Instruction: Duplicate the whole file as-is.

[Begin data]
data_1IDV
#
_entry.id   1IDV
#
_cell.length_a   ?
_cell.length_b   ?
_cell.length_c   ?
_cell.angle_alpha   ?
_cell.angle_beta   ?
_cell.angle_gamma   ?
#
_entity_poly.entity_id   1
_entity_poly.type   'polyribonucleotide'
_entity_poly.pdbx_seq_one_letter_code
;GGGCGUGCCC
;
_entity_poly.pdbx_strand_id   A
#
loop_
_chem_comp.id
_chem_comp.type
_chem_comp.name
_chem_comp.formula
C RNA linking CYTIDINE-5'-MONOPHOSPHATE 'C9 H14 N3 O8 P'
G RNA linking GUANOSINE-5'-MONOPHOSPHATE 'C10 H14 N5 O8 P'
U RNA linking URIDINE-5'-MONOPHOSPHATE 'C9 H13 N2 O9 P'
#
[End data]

data_1IDV
#
_entry.id   1IDV
#
_cell.length_a   ?
_cell.length_b   ?
_cell.length_c   ?
_cell.angle_alpha   ?
_cell.angle_beta   ?
_cell.angle_gamma   ?
#
_entity_poly.entity_id   1
_entity_poly.type   'polyribonucleotide'
_entity_poly.pdbx_seq_one_letter_code
;GGGCGUGCCC
;
_entity_poly.pdbx_strand_id   A
#
loop_
_chem_comp.id
_chem_comp.type
_chem_comp.name
_chem_comp.formula
C RNA linking CYTIDINE-5'-MONOPHOSPHATE 'C9 H14 N3 O8 P'
G RNA linking GUANOSINE-5'-MONOPHOSPHATE 'C10 H14 N5 O8 P'
U RNA linking URIDINE-5'-MONOPHOSPHATE 'C9 H13 N2 O9 P'
#